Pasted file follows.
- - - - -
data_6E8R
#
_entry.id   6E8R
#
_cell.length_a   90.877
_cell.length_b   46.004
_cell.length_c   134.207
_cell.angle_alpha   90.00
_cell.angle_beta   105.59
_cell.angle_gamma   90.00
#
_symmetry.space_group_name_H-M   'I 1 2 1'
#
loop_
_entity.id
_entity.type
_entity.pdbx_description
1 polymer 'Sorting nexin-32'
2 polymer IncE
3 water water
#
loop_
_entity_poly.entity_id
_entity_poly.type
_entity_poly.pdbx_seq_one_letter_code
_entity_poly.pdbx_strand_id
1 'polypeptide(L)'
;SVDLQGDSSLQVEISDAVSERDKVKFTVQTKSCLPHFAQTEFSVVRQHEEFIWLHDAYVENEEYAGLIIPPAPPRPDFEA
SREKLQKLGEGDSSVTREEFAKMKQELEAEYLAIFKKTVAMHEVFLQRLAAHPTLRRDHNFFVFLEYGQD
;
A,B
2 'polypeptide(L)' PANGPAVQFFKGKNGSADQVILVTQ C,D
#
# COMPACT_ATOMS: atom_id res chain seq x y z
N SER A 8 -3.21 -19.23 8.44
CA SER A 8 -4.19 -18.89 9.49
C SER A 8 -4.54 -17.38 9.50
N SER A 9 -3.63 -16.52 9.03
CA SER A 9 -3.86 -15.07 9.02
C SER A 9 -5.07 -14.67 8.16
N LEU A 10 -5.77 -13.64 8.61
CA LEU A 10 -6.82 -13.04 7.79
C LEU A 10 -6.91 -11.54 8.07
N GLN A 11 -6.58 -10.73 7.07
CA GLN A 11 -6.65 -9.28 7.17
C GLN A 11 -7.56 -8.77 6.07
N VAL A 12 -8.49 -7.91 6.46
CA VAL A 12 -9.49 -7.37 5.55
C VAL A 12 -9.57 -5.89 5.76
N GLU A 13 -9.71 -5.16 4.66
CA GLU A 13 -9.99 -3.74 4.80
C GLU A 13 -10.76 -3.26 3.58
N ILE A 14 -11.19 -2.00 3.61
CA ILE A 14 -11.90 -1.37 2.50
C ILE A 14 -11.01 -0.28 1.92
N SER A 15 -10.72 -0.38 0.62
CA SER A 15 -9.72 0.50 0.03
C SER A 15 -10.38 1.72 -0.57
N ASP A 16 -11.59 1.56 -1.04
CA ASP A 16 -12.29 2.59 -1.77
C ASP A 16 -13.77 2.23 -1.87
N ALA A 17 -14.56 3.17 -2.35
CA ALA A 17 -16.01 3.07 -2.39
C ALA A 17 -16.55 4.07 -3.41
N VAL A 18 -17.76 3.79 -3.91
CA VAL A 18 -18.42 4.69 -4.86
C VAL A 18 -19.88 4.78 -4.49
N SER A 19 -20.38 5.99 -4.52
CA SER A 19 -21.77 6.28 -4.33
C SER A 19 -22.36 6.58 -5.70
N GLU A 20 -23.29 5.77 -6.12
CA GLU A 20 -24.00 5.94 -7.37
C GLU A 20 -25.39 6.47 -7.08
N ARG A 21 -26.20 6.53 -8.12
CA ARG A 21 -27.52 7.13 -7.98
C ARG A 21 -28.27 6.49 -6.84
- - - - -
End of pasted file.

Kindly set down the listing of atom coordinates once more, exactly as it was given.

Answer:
data_6E8R
#
_entry.id   6E8R
#
_cell.length_a   90.877
_cell.length_b   46.004
_cell.length_c   134.207
_cell.angle_alpha   90.00
_cell.angle_beta   105.59
_cell.angle_gamma   90.00
#
_symmetry.space_group_name_H-M   'I 1 2 1'
#
loop_
_entity.id
_entity.type
_entity.pdbx_description
1 polymer 'Sorting nexin-32'
2 polymer IncE
3 water water
#
loop_
_entity_poly.entity_id
_entity_poly.type
_entity_poly.pdbx_seq_one_letter_code
_entity_poly.pdbx_strand_id
1 'polypeptide(L)'
;SVDLQGDSSLQVEISDAVSERDKVKFTVQTKSCLPHFAQTEFSVVRQHEEFIWLHDAYVENEEYAGLIIPPAPPRPDFEA
SREKLQKLGEGDSSVTREEFAKMKQELEAEYLAIFKKTVAMHEVFLQRLAAHPTLRRDHNFFVFLEYGQD
;
A,B
2 'polypeptide(L)' PANGPAVQFFKGKNGSADQVILVTQ C,D
#
# COMPACT_ATOMS: atom_id res chain seq x y z
N SER A 8 -3.21 -19.23 8.44
CA SER A 8 -4.19 -18.89 9.49
C SER A 8 -4.54 -17.38 9.50
N SER A 9 -3.63 -16.52 9.03
CA SER A 9 -3.86 -15.07 9.02
C SER A 9 -5.07 -14.67 8.16
N LEU A 10 -5.77 -13.64 8.61
CA LEU A 10 -6.82 -13.04 7.79
C LEU A 10 -6.91 -11.54 8.07
N GLN A 11 -6.58 -10.73 7.07
CA GLN A 11 -6.65 -9.28 7.17
C GLN A 11 -7.56 -8.77 6.07
N VAL A 12 -8.49 -7.91 6.46
CA VAL A 12 -9.49 -7.37 5.55
C VAL A 12 -9.57 -5.89 5.76
N GLU A 13 -9.71 -5.16 4.66
CA GLU A 13 -9.99 -3.74 4.80
C GLU A 13 -10.76 -3.26 3.58
N ILE A 14 -11.19 -2.00 3.61
CA ILE A 14 -11.90 -1.37 2.50
C ILE A 14 -11.01 -0.28 1.92
N SER A 15 -10.72 -0.38 0.62
CA SER A 15 -9.72 0.50 0.03
C SER A 15 -10.38 1.72 -0.57
N ASP A 16 -11.59 1.56 -1.04
CA ASP A 16 -12.29 2.59 -1.77
C ASP A 16 -13.77 2.23 -1.87
N ALA A 17 -14.56 3.17 -2.35
CA ALA A 17 -16.01 3.07 -2.39
C ALA A 17 -16.55 4.07 -3.41
N VAL A 18 -17.76 3.79 -3.91
CA VAL A 18 -18.42 4.69 -4.86
C VAL A 18 -19.88 4.78 -4.49
N SER A 19 -20.38 5.99 -4.52
CA SER A 19 -21.77 6.28 -4.33
C SER A 19 -22.36 6.58 -5.70
N GLU A 20 -23.29 5.77 -6.12
CA GLU A 20 -24.00 5.94 -7.37
C GLU A 20 -25.39 6.47 -7.08
N ARG A 21 -26.20 6.53 -8.12
CA ARG A 21 -27.52 7.13 -7.98
C ARG A 21 -28.27 6.49 -6.84